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Duplin times progress sentinel. (Kenansville, N.C.) 1963-current, September 08, 1983, Page 2, Image 2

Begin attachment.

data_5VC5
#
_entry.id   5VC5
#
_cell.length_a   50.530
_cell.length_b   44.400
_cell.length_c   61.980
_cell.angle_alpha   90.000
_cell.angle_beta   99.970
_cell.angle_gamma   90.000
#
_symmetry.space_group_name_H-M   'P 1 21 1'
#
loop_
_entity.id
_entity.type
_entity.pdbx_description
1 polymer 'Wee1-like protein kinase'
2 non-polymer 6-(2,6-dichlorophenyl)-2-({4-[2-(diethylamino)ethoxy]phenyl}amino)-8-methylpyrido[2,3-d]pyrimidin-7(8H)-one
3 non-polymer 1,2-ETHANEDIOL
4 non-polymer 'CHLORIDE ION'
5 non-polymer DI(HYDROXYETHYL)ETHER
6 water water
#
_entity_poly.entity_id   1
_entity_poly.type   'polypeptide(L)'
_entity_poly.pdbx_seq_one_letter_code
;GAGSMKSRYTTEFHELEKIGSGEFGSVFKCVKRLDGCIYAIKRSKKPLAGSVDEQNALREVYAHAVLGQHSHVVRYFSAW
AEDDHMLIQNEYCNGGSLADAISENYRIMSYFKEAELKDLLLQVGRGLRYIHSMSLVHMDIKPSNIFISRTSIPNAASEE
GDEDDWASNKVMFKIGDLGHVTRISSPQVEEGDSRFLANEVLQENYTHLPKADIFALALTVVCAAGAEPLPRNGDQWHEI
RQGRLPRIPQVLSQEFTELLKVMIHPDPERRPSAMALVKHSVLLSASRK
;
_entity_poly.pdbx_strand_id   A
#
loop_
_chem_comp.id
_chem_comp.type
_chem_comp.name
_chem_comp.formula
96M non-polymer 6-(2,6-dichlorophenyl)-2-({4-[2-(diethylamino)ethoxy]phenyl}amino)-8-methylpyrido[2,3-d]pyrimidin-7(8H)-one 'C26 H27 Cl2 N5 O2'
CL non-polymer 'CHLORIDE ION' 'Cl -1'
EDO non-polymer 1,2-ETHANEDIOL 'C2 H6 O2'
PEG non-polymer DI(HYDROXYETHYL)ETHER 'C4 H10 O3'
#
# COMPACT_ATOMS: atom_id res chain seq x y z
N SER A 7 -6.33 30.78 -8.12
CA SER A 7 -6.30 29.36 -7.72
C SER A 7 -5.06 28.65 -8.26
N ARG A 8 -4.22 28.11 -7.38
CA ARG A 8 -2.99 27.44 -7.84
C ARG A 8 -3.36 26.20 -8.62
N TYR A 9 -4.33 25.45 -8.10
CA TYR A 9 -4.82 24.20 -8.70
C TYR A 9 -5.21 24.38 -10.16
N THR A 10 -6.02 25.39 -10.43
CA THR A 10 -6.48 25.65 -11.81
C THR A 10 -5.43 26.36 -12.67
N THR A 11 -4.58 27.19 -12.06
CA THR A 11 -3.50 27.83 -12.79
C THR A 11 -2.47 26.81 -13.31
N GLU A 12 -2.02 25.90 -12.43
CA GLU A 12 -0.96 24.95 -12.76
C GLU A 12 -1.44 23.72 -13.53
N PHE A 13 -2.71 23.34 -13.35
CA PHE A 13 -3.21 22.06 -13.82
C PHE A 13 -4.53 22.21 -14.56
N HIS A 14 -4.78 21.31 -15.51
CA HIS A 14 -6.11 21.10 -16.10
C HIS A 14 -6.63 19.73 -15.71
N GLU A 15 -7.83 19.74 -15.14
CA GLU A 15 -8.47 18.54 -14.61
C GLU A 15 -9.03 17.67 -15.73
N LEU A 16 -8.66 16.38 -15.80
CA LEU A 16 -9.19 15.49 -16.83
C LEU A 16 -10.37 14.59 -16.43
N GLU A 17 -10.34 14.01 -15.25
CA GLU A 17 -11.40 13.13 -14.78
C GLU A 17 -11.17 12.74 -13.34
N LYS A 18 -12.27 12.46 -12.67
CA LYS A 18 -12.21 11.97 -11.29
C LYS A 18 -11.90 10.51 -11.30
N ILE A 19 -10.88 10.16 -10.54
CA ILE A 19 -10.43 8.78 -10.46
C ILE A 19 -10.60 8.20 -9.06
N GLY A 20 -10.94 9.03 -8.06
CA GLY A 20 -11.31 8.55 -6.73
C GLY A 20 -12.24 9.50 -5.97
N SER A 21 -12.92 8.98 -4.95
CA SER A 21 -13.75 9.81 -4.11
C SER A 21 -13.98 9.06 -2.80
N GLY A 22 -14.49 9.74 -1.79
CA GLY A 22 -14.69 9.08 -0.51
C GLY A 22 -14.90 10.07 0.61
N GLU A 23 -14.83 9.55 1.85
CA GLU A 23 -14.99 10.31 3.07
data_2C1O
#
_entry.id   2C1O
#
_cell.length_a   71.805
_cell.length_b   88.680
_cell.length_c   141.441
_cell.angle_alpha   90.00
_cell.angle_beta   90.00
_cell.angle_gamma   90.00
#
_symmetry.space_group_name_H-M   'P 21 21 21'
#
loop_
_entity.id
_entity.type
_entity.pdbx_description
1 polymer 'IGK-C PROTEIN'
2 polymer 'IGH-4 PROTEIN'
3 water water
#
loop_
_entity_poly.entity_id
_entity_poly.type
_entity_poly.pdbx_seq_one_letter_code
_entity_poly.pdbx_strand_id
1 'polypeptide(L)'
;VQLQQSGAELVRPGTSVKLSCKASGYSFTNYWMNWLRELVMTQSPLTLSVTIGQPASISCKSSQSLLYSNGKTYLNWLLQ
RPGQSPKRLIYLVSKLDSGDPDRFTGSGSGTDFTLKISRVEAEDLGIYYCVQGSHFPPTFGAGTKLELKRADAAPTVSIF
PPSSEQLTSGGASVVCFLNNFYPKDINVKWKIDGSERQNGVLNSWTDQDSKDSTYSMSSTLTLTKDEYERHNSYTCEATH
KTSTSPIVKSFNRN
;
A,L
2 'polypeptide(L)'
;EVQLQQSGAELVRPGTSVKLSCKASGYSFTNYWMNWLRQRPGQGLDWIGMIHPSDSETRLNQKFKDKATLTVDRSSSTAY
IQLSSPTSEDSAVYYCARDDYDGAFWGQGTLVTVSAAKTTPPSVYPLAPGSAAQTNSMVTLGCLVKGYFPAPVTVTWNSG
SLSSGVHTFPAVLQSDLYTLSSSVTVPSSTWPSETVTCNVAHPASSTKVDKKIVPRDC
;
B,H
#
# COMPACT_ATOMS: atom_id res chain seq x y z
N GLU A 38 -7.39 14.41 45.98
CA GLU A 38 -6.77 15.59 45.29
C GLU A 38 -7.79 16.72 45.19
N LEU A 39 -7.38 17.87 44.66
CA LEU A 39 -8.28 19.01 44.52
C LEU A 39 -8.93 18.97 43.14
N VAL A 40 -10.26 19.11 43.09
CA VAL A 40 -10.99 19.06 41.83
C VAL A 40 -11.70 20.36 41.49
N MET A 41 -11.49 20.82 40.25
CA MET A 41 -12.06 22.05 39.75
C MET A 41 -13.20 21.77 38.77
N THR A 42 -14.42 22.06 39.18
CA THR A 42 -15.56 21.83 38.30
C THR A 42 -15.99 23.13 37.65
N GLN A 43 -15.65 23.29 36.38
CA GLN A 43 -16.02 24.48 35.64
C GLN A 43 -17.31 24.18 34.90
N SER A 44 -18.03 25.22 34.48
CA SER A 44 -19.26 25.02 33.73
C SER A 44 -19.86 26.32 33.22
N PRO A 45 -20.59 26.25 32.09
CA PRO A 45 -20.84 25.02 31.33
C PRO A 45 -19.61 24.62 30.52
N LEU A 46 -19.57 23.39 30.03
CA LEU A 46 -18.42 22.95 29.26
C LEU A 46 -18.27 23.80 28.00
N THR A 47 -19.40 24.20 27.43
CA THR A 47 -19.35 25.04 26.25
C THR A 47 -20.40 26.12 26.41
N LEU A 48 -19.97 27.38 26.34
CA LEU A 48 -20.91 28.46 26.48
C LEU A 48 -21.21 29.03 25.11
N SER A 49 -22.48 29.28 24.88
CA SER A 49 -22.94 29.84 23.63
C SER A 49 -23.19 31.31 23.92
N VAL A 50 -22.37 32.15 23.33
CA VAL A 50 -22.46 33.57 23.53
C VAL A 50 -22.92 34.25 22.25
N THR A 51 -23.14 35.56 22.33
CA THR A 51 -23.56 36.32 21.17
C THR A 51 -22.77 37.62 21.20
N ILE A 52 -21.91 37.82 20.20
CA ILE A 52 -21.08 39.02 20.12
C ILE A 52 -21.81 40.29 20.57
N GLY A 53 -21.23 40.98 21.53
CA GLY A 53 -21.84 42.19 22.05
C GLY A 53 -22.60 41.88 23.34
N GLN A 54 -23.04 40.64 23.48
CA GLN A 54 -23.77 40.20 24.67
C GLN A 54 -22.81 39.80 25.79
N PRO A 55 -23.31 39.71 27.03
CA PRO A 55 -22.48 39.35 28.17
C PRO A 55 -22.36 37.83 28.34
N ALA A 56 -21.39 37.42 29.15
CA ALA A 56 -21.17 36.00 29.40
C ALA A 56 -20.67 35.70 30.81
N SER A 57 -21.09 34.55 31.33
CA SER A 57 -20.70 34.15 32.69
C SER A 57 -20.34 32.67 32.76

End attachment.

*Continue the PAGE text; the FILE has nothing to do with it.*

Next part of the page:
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Sandra and Beth Ray Warsaw Girls To Attend Debutante Ball Sandra and Beth Ray of Warsaw will be among five Duplin County girls high lighted by the 1983 Debu tante Ball in Raleigh Sep tember 9. The Rays are especially pleased; they say sisters seldom get iqvited together. "I often wonder who nomi nated us," Beth Ray, daughter of Dr. and Mrs. Horace T. Ray, said. "The whole summer has been exciting and the experiences, fun. But, 1 have to admit 1 have a great deal of curiosity and wish I knew who to thank for the nomination." Each year debutantes are selected by delegates of the Terpsi chorean Club of Raleigh. The delegates reside in different parts of the state and'nomi nate girls within their com munity. Each delegate remains anonymous to the debutante and their family. Nominations are made each season and all invitations are mailed on the same day. "The whole summer has been a good experience," Sandra Ray said. "1 have met a lot of new people from all parts of the state as we have attended debutante parties this summer. It has been a lot of fun and 1 consider the invitation a great honor, but right now I don't get too nervous thinking ?bout the ball. I guess 'it will hit me that night." As debutantes, the Rays have attended summer functions planned for regional and statewide 1983 debutantes. The summer functions are con cluded with the presenta tions of the young women by their fathers at the Debu tante Ball during the weekend of September 8-10. The ball and weekend events are planned by the spon soring organization, the Terpsichorean Club. The 1983 Debutante Ball will mark the 57th annual presentation of selected young girls to North Carolina society. The Ball traditionally began as "The Raleigh Fall Festival" in 1923 and it was sponsored by the local mer chants. Like all festivals, the annual selection of a queen was the highlight of the celebration and prominent girls from all across the state participated as candidates for the top title of the Raleigh Fall Festival. Each year the queen was crowned by the Governor. The Terpsichorean Club was formed in 1927 and held its first ball that year. The club name is taken ft n the Greek mythological muse "Terpsichore." who was the goddess of dancing and choral song. The ball has been given each year since 1923 with the exception of years 1942-1945, during World War II. Beth Ray is a junior at Atlantic Christian College in Wilson where she is major ing in business and eco nomics. Beth is 20 years of age. Sandra is a sophomore at St. Marys in Raleigh and she is 18 years of age. Card Of Thanks We would like to express our appreciation and love to all our friends, neighbors and relatives for every act of kindness shown to us since Lori's accident. To the Kenan^ville Jay cees, we would like to say we will always have a special place in our hearts for you and your organization. Many thanks to this fine group of young men. May God bless each and every one of you. Larry and Sue Mitchell Trina and Lori Set your TVfree... Own your own ^Satellites Earth Station! Free to give you hundreds of houts of exciting and unique television every week! More news - live and in depth. More sports ? from practically everywhere! More movies! More specials! You'll see TV that's religious, educational, cultural ? the variety is absolutely incredible! TV from space offers you more of what you bought your TV for ? the only problem is deciding what to watch ! (Some programs lequire viewer fees ) Satellite reception is also amazingly sharp and clear. It comes direct from the studio to the satellite f to you - as clear as a studio monitor. And now, at less than the price of a new compact car! COME and SEE for YOURSELF" Demonstration at: Call today for details) ry Channel Master 'M SATELLITE RECEPTION EQUIPMENT AVAILABLE NOW AT: T? arr?|? for a FREE HOME DEMONSTRATION PACK HOME APPLIANCES, INC. 313 N. FRONT ST. WARSAW 393*4343 H- i Along tho Way Bmlly Klllatt* 4 Growing up in Duplin County, the folks hear and tell many stories about how towns got their names or other interesting facts about the municipalities. Even when an article is published like the September 16, 1949, article in THE DUPLIN TIMES about how the town of Warsaw got her name, the reader has to be reminded this is just one of the stories or legends. Ac cording to the article, the town of Warsaw was offi cially named when a post office located. The commu nity had grown to the point which the Wilmington and Weldon Railroad chose to pass through the settlement and establish a commissary there. When the commissary opened, railroad officials sent Thaddeus Love from Wilmington to Warsaw as manager of the store. Due in part to the growth spurred by the railroad in the community, a postoffice was soon to be established and a name was needed. And, ac cording to the 1949 publi cation. the citizens requested to name the office after Thaddeus Love and the newly marketed novel "Thaddeus of Warsaw." Due to the length of the name, Thaddeus of Warsaw, postal officials refused the entire name and shortened it to just Warsaw. The article did not point out the reason natives of the settlement requested the postoffice be named after a man who had been in the community such a brief time. Today we do know that many postoffices were established within towns and operated by store clerks. The postal ser vice was small business and shop owners could earn a little extra money selling stamps and distributing and collecting community mail. There is a good possibility Thaddeus Love operated the postoffice from the railroad commissary at Warsaw. As each town ages, it suffers growing pains. The growing pains are easier seen looking back and one example within Warsaw is ^vident from an article pub lished in the August 5, 114') issue of THE DUPLIN TIMES. The county of Duplin established an agricultural based economy early and markets for the produce were built in each town. Wallace became famous for its huge strawberry market and War saw had a strawberry and produce market, too. As time passed, the War saw produce market was abandoned and the town was left with a large investment in the sheds and lots. After the market was abandoned, I the town participated in the opening of a food cannery, lite cannery was opened at the site of the old market. The market sheds were con verted into a cannery build ing by R.F. Wadkins. The cannery opened in 1944 pre serving 3,500 cans of local fruits and vegetables. During the summer of 1949, about 10,000 cans of local produce had been preserved. The sheds, along with $60, was donated by the Warsaw town board; Duplin County Commissioners contributed $300 to the project and local citizens gave tanks for cooking vats to help establish the cannery. The purpose of the cannery was to teach local people to can in tin containers and preserve the summer surplus of Duplin produce. The operation was run on a non-profit basis. 1 NAMED NATIONAL AWARD WINNER The U.S. Achievement Academy announced that Miss Veronica DeWitt has been named a 19&3 U.S. National Award winner in business education. Veronica, who attends James Kenan High School, was nominated for this award by Mrs. Grace Clarlton, a typing teacher at the school. Veronica's name and bio graphy will appear in thp official yearbook published nationally. Veronica is the daughter of Mr. and Mrs. Leroy DeWitt 71^ On Silver Lake luff Shoal Motel , Open Ai? Year TV ? AIR CONDITIONING - CENTRAL HEAT *-?*? YOUR HOSTS - MIKE & KAY RIDDICK phone 919^928-4301 P.O. Box 217 Ocftcoke, N.C. 27960 Beulaville Open 7:45 - Show 8:16 FH.-Sat.-Sun. Working Their Way Thru College* No Job Is Too Big, Too Hard, Or Too Wild! |\j ill [m I I wa 111111 ri ram ?>> _ Is it going too far to suggest that, in today's complex financial world, your bank's attitude could possibly make a difference? We don't think so. In fact, at BB&T, we think attitude is all-important. Wb don't mean a superficial cheer fulness, a smile worn like a suit and as easily removed. Attitude, for us, goes much deeper than that. It takes in the ability, and even more important, the willingness to commit our talents to meet your future goals as well as your current needs. It rests on the integrity of a company that still believes it is driven by the needs of its customers, rather than its own corporate objectives. A com pany that real izes that the qual it y of its service is inseparable from the attitude of its people. G>me discover what a - ^ Arr. difference the right attitude LcLIJrr I makes. At BB&T, it's the ODOkJL very thing that makes us Its IVkmeThan A Bank, more than a bank. It's An Attitude. :jj>